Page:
Fast Company magazine has released its annual list of the 50 Most Innovative Companies, rated by revenue growth, profit margins, sustainable business models and creativity.

Several Indian American-founded companies made the cutoff, such as Redwood City, Calif.-based E la Carte — founded by chief executive officer Rajat Suri — which was listed in 26th place.

The company has developed a tablet, Presto, that allows diners at restaurants to order food and beverages on demand, play games while waiting for food to be served, and pay bills and redeem gift cards without having to flag down a waiter.

Applebee’s has ordered 100,000 of the tablets and Johnny Rockets is now using them at 200 restaurants, Fast Company said.

“We could not be more honored that E la Carte’s innovative approach using technology to transform the restaurant industry and enhance the guest experience has been recognized by Fast Company,” Suri said in a company press release.

“This award places E la Carte alongside businesses worldwide that are fearlessly innovating and leading the way to the future.”

To research his concept, Suri dropped out of MIT and waited tables at a local Irish pub in Boston. “The tablet never forgets to upsell,” Suri told Fast Company. “People who order on Presto are 25% more likely to get upsold.”

Number 13 on Fast Company’s most innovative list is Santa Monica, Calif.-based InVenture, founded by CEO Shivani Siroya.

InVenture is a certified “B” corporation that makes microfinance loans in Eastern Africa, India and South Africa, where 2.5 billion people have no credit scores.

The company’s software allows prospective borrowers to download an app on Android phones that monitors and analyzes 10,000 indicators of a person’s level of responsibility. For example, if a person’s calls average more than four minutes, it could mean they have stronger relationships and are a better credit risk.

In 2014, the software's first year, “InVenture accepted 50% of applicants, for a total of more than 6,000 loans. Most were between $20 and $100, with no fees and just 5% interest. The repayment rate was 85%, and more than 75% of applicants returned for a repeat loan,” Fast Company said.

InVenture also provides mobile and Web tools for individuals to help manage their finances and businesses.

Before InVenture, Siroya was a health cost analyst at UNFPA and worked in mergers and acquisitions at Health Net and Citigroup. A 2013 TED Fellow, she is a blogger for the Huffington Post and on the board of the Los Angeles chapter of Young Women Social Entrepreneurs.

Siroya has a master’s in public health from Columbia University and a B.A. from Wesleyan University.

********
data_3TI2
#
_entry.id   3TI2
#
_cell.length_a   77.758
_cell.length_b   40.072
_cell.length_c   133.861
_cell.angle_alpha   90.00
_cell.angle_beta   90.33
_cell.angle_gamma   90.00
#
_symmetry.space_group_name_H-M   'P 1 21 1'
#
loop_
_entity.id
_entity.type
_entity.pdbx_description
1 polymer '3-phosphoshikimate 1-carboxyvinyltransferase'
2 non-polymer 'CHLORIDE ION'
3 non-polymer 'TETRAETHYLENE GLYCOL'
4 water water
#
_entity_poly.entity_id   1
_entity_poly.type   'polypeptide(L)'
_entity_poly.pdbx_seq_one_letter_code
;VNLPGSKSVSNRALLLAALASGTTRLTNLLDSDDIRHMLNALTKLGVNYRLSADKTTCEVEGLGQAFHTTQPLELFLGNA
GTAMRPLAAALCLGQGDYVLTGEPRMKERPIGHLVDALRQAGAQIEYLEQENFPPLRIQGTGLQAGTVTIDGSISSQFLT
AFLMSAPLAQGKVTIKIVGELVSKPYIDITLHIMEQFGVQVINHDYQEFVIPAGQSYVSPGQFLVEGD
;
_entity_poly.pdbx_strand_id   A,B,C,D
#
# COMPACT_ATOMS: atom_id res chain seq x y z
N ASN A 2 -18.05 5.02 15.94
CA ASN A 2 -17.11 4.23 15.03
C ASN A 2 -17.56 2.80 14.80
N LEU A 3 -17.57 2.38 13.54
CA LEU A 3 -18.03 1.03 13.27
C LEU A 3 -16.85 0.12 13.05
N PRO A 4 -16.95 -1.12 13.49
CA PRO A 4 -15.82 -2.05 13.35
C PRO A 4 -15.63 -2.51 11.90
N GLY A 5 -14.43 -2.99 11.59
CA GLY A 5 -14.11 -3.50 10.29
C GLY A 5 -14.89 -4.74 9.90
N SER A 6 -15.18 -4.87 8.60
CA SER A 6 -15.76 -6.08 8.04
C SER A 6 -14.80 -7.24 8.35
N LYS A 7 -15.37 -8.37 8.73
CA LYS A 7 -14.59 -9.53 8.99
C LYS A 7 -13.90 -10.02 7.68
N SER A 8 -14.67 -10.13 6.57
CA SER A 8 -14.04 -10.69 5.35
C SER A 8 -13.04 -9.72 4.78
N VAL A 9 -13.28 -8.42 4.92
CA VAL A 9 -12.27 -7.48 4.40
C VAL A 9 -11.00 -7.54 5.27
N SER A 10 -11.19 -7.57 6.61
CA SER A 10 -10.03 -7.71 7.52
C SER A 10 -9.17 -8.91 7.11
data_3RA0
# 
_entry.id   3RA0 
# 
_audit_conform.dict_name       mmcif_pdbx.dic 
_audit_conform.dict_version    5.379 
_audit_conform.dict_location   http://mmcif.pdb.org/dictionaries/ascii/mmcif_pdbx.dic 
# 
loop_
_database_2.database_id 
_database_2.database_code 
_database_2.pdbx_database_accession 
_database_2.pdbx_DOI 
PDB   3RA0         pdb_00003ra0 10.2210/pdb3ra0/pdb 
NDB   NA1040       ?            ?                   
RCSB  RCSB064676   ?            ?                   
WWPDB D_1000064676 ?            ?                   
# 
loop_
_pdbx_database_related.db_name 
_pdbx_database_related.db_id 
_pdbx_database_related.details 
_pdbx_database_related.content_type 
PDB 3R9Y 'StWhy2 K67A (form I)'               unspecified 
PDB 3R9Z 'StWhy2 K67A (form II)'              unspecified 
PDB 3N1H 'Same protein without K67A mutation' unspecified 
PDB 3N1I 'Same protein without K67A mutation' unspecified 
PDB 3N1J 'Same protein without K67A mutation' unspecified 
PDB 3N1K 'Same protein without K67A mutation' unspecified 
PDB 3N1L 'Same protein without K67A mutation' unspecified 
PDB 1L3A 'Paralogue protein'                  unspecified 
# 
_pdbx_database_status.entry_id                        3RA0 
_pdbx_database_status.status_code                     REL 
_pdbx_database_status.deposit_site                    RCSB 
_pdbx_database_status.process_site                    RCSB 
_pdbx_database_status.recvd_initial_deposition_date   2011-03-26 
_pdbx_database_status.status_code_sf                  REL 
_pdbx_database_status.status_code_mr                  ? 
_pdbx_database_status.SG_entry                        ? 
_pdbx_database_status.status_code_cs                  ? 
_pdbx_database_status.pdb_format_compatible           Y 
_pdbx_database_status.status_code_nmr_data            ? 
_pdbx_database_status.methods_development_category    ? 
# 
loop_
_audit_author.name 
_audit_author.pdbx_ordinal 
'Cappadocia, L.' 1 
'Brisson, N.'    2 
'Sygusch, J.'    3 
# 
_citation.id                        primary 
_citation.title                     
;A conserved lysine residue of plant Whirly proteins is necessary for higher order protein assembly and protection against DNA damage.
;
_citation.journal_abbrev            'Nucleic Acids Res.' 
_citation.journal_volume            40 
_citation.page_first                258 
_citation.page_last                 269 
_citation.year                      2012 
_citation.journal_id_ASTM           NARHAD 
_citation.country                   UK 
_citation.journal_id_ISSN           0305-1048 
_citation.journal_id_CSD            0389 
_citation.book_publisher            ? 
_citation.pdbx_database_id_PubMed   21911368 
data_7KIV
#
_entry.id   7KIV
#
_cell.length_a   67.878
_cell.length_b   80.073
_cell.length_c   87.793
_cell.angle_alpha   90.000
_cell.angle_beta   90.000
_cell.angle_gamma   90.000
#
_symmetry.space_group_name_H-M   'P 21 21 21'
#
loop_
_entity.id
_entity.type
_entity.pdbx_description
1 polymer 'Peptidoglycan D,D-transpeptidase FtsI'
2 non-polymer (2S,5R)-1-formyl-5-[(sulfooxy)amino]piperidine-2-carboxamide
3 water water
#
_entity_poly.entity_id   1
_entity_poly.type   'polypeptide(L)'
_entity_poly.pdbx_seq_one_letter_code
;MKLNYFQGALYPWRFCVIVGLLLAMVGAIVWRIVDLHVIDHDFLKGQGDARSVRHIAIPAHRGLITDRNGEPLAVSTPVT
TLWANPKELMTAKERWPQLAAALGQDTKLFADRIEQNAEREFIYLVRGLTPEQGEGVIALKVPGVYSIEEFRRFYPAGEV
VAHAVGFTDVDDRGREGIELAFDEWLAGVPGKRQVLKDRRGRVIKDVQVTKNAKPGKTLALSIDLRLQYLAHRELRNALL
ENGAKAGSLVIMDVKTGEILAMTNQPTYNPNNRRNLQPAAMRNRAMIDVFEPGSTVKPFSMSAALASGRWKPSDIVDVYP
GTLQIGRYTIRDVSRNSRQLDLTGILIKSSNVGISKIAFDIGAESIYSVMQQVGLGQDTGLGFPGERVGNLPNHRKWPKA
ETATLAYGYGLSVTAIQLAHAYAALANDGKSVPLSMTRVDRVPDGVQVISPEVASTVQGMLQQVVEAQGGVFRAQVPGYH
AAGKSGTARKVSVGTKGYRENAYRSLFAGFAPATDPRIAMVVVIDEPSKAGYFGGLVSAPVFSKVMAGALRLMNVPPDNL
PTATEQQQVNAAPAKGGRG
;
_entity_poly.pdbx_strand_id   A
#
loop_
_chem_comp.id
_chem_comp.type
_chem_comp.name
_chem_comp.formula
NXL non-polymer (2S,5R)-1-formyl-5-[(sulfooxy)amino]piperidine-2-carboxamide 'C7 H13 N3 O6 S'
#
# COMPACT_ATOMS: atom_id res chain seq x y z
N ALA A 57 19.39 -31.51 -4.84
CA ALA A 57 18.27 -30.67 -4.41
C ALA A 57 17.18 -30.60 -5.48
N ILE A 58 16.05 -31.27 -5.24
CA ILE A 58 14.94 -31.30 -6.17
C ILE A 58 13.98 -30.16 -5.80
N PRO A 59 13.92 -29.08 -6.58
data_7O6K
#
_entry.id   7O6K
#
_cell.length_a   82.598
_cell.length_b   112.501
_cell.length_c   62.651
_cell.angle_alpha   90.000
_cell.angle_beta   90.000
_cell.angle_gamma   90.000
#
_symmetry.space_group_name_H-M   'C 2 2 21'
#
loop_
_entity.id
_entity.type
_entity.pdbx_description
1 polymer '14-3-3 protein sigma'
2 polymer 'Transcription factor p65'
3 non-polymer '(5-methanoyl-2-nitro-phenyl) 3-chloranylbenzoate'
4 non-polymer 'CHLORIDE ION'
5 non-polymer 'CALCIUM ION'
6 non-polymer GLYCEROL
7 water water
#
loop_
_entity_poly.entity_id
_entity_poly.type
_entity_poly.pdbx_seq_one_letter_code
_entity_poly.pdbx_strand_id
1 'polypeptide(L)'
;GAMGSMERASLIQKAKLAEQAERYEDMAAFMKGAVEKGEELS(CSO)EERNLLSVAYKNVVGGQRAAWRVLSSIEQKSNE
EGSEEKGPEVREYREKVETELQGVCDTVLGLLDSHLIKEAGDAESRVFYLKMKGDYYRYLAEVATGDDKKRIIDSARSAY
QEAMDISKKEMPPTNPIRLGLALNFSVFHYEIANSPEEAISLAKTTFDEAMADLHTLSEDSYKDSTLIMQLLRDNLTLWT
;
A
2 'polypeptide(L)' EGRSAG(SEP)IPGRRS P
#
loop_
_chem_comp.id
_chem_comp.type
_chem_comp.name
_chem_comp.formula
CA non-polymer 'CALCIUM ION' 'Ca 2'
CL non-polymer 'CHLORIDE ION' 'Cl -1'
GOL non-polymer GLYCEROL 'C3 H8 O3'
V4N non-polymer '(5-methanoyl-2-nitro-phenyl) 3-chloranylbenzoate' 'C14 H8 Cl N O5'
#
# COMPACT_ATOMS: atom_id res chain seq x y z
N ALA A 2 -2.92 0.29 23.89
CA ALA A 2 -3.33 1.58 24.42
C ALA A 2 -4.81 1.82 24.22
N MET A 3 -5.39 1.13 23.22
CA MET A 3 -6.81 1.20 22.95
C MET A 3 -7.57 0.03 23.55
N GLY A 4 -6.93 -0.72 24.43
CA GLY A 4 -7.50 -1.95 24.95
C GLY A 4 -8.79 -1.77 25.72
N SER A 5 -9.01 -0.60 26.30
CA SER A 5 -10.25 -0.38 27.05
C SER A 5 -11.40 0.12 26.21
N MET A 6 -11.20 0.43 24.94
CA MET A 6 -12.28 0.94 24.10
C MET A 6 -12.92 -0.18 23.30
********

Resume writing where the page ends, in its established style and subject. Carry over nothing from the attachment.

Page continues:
In 35th place on the Fast Company list was San Francisco-based Gumroad, founded by 22-year-old CEO Sahil Lavingia.

More than 10,000 sellers — mainly authors, instructors and musicians — used Gumroad in 2014 to sell wares, including musicians Eminem and Bon Jovi and publisher Hachette.

Eminem sold limited-edition tour merchandise and Bon Jovi marketed an album with an autographed CD, T-shirt and iPhone case.

Sellers upload their audio, PDF or app files to the Web site, which generates a customized Web page. Gumroad receives 5% of each sale plus 25 cents per transaction.

It also allows sellers to thank buyers. “On Amazon, you make a sale. That’s the end of the relationship," Lavingia told Fast Company. “On Gumroad, you know that person forever.”

Two India-based companies made the list: Gurgaon-based IndiGo airlines in 9th and Chennai-based Perfint Healthcare listed 46th.

“The no-frills IndiGo has blossomed into [India’s] largest airline — it took delivery of its 100th aircraft in November 2014 and reached a high of 33% market share — as well as its rare profitable one,” Fast Company said.

“The 10-year-old airline has flown 82 million passengers with 550 daily flights, and is in a prime position for the future: India is forecast to become the world’s third-largest aviation market by 2020 and the largest by 2030.”

Perfint Healthcare, Fast Company said, has developed a “minimally-invasive, image-guided robotic system,” Maxio, which guides doctors through “cancer diagnostics, surgery, and pain care interventions.” It has been used in 1,500 procedures in hospitals in the U.S., India, Germany and Russia, and this year will launch commercially in Japan and Korea and other countries in Asia.

(0) comments

Welcome to the discussion.

Keep it Clean. Please avoid obscene, vulgar, lewd, racist or sexually-oriented language.
PLEASE TURN OFF YOUR CAPS LOCK.
Don't Threaten. Threats of harming another person will not be tolerated.
Be Truthful. Don't knowingly lie about anyone or anything.
Be Nice. No racism, sexism or any sort of -ism that is degrading to another person.
Be Proactive. Use the 'Report' link on each comment to let us know of abusive posts.
Share with Us. We'd love to hear eyewitness accounts, the history behind an article.